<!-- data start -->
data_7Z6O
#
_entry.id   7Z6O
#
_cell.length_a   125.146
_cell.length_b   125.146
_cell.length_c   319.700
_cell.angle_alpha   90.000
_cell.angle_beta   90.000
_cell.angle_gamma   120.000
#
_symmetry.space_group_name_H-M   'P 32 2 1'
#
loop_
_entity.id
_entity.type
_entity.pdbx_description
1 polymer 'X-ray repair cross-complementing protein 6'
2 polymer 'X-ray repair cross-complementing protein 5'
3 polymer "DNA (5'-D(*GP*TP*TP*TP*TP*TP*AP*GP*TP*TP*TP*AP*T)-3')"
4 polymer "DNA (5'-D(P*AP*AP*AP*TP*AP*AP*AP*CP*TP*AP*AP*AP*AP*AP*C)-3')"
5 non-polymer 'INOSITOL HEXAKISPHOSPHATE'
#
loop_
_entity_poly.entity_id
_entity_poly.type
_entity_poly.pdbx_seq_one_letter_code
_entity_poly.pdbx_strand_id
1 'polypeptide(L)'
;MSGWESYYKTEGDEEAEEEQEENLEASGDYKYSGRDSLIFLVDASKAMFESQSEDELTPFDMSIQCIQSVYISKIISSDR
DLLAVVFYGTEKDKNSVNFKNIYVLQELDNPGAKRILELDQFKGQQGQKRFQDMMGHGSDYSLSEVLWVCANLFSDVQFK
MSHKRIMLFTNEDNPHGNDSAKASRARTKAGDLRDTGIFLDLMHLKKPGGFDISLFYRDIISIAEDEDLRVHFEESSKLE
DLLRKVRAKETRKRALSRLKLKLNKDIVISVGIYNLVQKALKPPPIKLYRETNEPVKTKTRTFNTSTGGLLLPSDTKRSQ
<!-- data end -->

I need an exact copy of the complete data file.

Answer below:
data_7Z6O
#
_entry.id   7Z6O
#
_cell.length_a   125.146
_cell.length_b   125.146
_cell.length_c   319.700
_cell.angle_alpha   90.000
_cell.angle_beta   90.000
_cell.angle_gamma   120.000
#
_symmetry.space_group_name_H-M   'P 32 2 1'
#
loop_
_entity.id
_entity.type
_entity.pdbx_description
1 polymer 'X-ray repair cross-complementing protein 6'
2 polymer 'X-ray repair cross-complementing protein 5'
3 polymer "DNA (5'-D(*GP*TP*TP*TP*TP*TP*AP*GP*TP*TP*TP*AP*T)-3')"
4 polymer "DNA (5'-D(P*AP*AP*AP*TP*AP*AP*AP*CP*TP*AP*AP*AP*AP*AP*C)-3')"
5 non-polymer 'INOSITOL HEXAKISPHOSPHATE'
#
loop_
_entity_poly.entity_id
_entity_poly.type
_entity_poly.pdbx_seq_one_letter_code
_entity_poly.pdbx_strand_id
1 'polypeptide(L)'
;MSGWESYYKTEGDEEAEEEQEENLEASGDYKYSGRDSLIFLVDASKAMFESQSEDELTPFDMSIQCIQSVYISKIISSDR
DLLAVVFYGTEKDKNSVNFKNIYVLQELDNPGAKRILELDQFKGQQGQKRFQDMMGHGSDYSLSEVLWVCANLFSDVQFK
MSHKRIMLFTNEDNPHGNDSAKASRARTKAGDLRDTGIFLDLMHLKKPGGFDISLFYRDIISIAEDEDLRVHFEESSKLE
DLLRKVRAKETRKRALSRLKLKLNKDIVISVGIYNLVQKALKPPPIKLYRETNEPVKTKTRTFNTSTGGLLLPSDTKRSQ